Mr. Cummings. It gets worse. The original draft contained 
these statements: ``The Medicaid program is ultimately 
responsible for ensuring that the child receives a complete 
diagnostic evaluation, and for developing quality assurance 
procedures to assure comprehensive care.'' And it goes on. This 
is the original statement: ``State Medicaid programs are 
ultimately responsible for assuring that direct referrals are 
made, that necessary followup and treatment services are made, 
and that children identified as needing such services get to 
dentists' offices.''
    These statements make it clear that the Federal and State 
governments are ultimately responsible for assuring that 
children get dental care. But guess what--somebody took them 
out. Why? Why is that, Mr. Smith?
    Mr. Smith. Again, sir, I don't know.
    Mr. Cummings. You don't know.
    Mr. Smith. I'm saying I do not remember as----
    Mr. Cummings. But do you agree with the original 
    Mr. Smith. I think this statement, again, is what I have 
stated here this morning. We have a responsibility to make sure 
that children on Medicaid have access to those services, and 
access to those services in Medicaid has been a longstanding 
    Mr. Cummings. Do you believe that the State government is 
not responsible for assuring that children in Medicaid get 
dental care?
    Mr. Smith. I believe that the children on Medicaid have a 
right to dental care and it is a responsibility that 
individuals who are entitled to that care receive it.
    Mr. Cummings. By the way, a little bit earlier you talked 
about sanctions. Has anybody been sanctioned? Any State been 
    Mr. Smith. I have not sanctioned States for not increasing 
reimbursement rates. I would have to go back to see in the 40 
year history whether that has been----
    Mr. Cummings. Sir, you----
    Mr. Smith [continuing]. A tool that the Federal 
    Mr. Cummings. But you don't know of any sanctions; is that 
right? Anybody being sanctioned?
    Mr. Smith. I have been Medicaid Director since July 2001. I 
can assure you I have not sanctioned a State for the access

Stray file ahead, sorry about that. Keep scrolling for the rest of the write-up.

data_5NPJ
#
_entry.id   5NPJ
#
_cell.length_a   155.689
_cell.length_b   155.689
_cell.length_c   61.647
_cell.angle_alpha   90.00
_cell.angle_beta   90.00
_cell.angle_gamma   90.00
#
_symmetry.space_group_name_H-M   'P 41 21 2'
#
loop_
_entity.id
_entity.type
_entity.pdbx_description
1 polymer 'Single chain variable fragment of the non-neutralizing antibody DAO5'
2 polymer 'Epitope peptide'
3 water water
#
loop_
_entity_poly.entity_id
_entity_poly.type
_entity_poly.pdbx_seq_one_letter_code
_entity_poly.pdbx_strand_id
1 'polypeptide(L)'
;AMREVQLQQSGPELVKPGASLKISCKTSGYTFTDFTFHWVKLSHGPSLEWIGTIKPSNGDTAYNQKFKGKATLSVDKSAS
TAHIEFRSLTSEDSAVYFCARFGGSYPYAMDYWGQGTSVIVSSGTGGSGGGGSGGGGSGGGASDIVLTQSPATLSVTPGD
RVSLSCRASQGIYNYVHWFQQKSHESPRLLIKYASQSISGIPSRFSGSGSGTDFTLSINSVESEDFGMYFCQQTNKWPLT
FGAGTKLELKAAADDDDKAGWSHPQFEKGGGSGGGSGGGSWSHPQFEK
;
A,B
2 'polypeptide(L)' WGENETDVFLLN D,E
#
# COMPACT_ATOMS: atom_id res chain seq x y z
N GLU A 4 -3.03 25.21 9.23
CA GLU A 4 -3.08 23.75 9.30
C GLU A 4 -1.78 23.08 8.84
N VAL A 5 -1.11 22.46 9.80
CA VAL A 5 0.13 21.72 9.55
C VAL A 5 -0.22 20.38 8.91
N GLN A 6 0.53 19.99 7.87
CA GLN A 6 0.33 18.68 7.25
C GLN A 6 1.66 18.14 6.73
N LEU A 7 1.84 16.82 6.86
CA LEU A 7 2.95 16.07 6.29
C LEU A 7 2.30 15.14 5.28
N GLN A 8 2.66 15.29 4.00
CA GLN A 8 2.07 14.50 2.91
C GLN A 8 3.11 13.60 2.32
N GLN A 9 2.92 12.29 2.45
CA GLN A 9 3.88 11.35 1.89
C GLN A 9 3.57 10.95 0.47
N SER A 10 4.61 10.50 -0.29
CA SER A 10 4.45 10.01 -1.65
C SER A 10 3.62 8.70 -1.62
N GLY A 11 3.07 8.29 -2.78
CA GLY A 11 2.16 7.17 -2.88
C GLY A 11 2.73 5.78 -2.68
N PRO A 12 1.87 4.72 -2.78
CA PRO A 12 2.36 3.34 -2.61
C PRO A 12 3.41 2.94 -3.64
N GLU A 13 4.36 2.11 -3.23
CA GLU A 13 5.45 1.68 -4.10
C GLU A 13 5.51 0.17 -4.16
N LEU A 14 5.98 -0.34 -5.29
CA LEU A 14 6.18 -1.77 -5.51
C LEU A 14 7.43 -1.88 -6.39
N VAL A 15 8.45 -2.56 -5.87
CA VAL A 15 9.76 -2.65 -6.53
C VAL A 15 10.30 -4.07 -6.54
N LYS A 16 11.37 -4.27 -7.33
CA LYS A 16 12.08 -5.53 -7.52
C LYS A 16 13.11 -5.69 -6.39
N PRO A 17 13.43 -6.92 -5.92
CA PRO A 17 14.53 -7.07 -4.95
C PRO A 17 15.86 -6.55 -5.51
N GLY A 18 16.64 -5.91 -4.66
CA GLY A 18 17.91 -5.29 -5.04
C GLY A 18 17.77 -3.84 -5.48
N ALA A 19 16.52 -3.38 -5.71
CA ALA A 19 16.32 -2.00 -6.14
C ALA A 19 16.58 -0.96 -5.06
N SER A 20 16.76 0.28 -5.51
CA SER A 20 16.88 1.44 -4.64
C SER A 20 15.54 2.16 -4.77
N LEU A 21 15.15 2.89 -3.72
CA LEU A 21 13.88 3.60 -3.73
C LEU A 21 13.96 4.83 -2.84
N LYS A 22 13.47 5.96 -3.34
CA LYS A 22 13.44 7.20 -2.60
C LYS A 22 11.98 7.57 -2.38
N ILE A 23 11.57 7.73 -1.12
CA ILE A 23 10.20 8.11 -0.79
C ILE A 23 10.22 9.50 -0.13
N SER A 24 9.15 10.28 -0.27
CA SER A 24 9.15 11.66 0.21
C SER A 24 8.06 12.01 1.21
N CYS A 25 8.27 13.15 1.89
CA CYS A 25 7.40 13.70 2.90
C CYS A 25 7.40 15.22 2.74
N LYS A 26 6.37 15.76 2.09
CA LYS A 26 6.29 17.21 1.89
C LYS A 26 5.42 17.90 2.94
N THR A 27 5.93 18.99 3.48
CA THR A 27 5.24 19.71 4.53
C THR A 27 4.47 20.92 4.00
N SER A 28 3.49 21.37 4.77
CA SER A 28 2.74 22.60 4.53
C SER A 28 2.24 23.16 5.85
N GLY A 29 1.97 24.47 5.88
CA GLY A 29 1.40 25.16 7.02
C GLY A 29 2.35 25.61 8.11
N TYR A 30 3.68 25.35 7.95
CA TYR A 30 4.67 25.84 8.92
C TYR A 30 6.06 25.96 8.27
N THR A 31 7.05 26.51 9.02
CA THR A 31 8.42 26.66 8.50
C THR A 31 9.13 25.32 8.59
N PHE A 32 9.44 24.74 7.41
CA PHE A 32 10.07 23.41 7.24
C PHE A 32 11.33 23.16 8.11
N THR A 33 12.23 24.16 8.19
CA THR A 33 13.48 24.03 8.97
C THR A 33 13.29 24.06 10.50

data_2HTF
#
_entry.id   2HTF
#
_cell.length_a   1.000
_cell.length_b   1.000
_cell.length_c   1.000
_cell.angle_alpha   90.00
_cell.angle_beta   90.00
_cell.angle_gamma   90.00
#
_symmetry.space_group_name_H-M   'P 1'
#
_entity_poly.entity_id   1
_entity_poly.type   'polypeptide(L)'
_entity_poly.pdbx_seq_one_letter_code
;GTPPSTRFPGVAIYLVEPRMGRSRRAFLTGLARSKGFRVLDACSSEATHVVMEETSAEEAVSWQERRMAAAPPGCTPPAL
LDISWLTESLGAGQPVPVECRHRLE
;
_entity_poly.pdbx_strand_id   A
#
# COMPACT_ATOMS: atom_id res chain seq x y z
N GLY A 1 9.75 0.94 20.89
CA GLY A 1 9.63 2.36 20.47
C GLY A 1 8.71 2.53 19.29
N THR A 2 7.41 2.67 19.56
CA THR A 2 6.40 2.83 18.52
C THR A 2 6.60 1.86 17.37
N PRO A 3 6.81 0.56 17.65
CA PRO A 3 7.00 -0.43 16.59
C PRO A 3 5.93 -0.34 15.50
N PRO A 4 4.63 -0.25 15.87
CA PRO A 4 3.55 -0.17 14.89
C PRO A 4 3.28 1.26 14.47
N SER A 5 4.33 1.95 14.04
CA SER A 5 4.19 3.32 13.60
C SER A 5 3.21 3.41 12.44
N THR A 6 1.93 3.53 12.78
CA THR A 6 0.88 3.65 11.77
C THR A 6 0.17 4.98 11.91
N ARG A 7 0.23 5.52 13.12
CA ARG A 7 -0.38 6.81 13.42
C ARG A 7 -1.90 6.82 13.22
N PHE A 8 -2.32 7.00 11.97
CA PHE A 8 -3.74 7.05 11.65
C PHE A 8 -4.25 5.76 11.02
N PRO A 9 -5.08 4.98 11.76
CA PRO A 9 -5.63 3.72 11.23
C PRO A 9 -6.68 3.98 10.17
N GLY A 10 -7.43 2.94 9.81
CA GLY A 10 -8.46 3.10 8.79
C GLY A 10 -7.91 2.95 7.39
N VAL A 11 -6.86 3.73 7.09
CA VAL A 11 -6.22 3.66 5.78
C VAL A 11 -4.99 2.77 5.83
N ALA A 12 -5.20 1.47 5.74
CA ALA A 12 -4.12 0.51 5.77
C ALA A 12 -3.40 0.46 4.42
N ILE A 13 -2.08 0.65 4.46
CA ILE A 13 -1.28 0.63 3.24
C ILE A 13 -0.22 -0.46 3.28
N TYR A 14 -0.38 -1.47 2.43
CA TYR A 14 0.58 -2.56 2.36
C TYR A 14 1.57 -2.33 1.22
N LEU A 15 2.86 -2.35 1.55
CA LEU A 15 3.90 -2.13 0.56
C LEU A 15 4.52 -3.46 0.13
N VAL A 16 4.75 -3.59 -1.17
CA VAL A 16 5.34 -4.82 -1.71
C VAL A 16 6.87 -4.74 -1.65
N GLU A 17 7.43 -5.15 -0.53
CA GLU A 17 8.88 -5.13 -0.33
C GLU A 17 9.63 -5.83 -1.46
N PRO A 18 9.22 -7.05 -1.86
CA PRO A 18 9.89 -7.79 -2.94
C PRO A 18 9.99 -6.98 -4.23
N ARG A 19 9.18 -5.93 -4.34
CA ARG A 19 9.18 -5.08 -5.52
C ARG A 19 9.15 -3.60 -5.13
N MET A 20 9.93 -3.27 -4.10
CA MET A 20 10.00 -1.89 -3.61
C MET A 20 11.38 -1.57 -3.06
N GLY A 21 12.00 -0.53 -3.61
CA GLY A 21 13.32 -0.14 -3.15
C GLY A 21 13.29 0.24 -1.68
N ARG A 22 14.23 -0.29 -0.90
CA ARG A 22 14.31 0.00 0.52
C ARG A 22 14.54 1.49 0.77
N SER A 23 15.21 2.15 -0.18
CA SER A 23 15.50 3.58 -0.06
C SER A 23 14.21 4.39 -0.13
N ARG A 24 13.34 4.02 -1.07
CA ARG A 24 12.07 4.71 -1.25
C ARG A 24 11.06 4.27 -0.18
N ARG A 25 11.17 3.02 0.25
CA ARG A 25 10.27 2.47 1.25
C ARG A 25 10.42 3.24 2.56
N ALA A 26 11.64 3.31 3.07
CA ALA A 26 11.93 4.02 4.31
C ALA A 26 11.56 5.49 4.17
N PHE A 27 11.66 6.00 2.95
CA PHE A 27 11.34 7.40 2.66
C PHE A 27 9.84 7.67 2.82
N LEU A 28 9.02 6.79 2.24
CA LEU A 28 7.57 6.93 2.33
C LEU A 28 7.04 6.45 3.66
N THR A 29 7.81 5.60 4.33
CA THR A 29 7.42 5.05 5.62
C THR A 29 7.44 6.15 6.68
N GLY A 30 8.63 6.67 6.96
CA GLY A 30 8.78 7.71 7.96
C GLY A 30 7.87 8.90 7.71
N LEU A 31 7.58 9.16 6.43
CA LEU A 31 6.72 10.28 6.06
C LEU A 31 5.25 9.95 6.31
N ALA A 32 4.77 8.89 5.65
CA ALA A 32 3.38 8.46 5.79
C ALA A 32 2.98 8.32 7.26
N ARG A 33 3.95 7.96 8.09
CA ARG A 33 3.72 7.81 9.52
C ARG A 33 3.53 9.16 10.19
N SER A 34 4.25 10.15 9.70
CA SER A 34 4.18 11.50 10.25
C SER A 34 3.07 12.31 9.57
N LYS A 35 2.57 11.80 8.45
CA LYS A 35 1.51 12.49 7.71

issues in dental care. In dental care what we have been seeing 
is that States have improved their performance, and a greater 
percentage of children are receiving dental care than they did 
previously. So we do see improvement in access. Access is still 
a problem.
    Mr. Cummings. Thank you very much.
    I yield back.
    Mr. Kucinich. I thank the gentleman.
    We are going to go to Mr. Shays.
    Mr. Shays. Thank you.
    Mr. Smith, I remember when I was chairing the contract that 
oversees the Department of Health a number of years ago the 
then Secretary of HHS actually testified before my 
subcommittee, and for 2 years the Clinton administration did 
not move forward on a Commission that was supposed to help 
ensure the safety of the blood supply. I just remember we lost 
25,000 hemophiliacs to AIDS because of that.
    Well, it was important to me, and the reason why she 
testified was just trying to understand what she could do 
better. So I knew her heart was in the right place. I didn't 
want to rail on her for 2 years of inaction by the Department 
because I knew that she was working on so many issues.
    So she came and testified and said what she is going to do, 
and it was very impressive, and we licked the problem, but it 
existed for a while.
    I am less interested in where there is a failing right now 
in the past. I am more interested to know--and I need to know 
where you come down on this--how can I feel comfortable when a 
doctor is only getting 20 or 30 percent of what they should 
get, and that we have a fraction, anywhere from 10 to 16 
percent, of the doctors participating, so there aren't many 
choices of where they can go. Why should I feel comfortable 
with that?
    Mr. Smith. Mr. Shays, I think that, again, I would say the 
decisions about what providers get paid how much money really 
is a decision that gets made in the State capitals.
    Mr. Shays. OK. That is not what I asked. That is not what I 
asked at all.
    Mr. Smith. OK.
    Mr. Shays. But why should I feel comfortable the State only 
gives anywhere from 10 to 16 percent of what a doctor--first of 
all, we only have one doctor basically participating, maybe 
two. He is overworked. He has a waiting list of 6 months. He